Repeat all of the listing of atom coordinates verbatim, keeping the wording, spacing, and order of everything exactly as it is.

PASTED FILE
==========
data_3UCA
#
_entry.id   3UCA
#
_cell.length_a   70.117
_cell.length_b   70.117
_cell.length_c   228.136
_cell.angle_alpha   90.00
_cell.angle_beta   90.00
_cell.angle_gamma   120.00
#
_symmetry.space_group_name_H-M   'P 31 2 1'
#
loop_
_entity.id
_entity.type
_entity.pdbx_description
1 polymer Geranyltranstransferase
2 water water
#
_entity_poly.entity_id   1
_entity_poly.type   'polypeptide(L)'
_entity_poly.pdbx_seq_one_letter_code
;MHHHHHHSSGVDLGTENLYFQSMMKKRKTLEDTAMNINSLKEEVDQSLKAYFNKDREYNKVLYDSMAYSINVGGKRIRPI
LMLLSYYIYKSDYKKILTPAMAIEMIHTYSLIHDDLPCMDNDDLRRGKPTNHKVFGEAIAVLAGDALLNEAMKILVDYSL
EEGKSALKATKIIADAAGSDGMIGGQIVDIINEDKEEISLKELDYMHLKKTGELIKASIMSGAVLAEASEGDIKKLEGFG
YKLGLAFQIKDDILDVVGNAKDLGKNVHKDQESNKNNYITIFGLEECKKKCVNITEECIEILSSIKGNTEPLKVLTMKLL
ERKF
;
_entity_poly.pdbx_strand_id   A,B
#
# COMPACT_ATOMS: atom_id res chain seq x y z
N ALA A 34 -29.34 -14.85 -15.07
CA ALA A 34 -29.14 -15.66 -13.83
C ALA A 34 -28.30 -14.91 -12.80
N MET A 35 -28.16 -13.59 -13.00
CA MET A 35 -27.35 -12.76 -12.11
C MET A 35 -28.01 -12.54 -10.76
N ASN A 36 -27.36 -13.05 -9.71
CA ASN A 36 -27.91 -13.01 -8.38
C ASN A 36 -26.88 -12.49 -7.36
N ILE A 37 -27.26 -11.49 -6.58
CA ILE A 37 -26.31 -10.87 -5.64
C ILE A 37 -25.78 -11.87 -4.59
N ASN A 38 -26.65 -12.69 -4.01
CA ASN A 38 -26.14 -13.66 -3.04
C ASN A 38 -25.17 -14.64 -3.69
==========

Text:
data_3UCA
#
_entry.id   3UCA
#
_cell.length_a   70.117
_cell.length_b   70.117
_cell.length_c   228.136
_cell.angle_alpha   90.00
_cell.angle_beta   90.00
_cell.angle_gamma   120.00
#
_symmetry.space_group_name_H-M   'P 31 2 1'
#
loop_
_entity.id
_entity.type
_entity.pdbx_description
1 polymer Geranyltranstransferase
2 water water
#
_entity_poly.entity_id   1
_entity_poly.type   'polypeptide(L)'
_entity_poly.pdbx_seq_one_letter_code
;MHHHHHHSSGVDLGTENLYFQSMMKKRKTLEDTAMNINSLKEEVDQSLKAYFNKDREYNKVLYDSMAYSINVGGKRIRPI
LMLLSYYIYKSDYKKILTPAMAIEMIHTYSLIHDDLPCMDNDDLRRGKPTNHKVFGEAIAVLAGDALLNEAMKILVDYSL
EEGKSALKATKIIADAAGSDGMIGGQIVDIINEDKEEISLKELDYMHLKKTGELIKASIMSGAVLAEASEGDIKKLEGFG
YKLGLAFQIKDDILDVVGNAKDLGKNVHKDQESNKNNYITIFGLEECKKKCVNITEECIEILSSIKGNTEPLKVLTMKLL
ERKF
;
_entity_poly.pdbx_strand_id   A,B
#
# COMPACT_ATOMS: atom_id res chain seq x y z
N ALA A 34 -29.34 -14.85 -15.07
CA ALA A 34 -29.14 -15.66 -13.83
C ALA A 34 -28.30 -14.91 -12.80
N MET A 35 -28.16 -13.59 -13.00
CA MET A 35 -27.35 -12.76 -12.11
C MET A 35 -28.01 -12.54 -10.76
N ASN A 36 -27.36 -13.05 -9.71
CA ASN A 36 -27.91 -13.01 -8.38
C ASN A 36 -26.88 -12.49 -7.36
N ILE A 37 -27.26 -11.49 -6.58
CA ILE A 37 -26.31 -10.87 -5.64
C ILE A 37 -25.78 -11.87 -4.59
N ASN A 38 -26.65 -12.69 -4.01
CA ASN A 38 -26.14 -13.66 -3.04
C ASN A 38 -25.17 -14.64 -3.69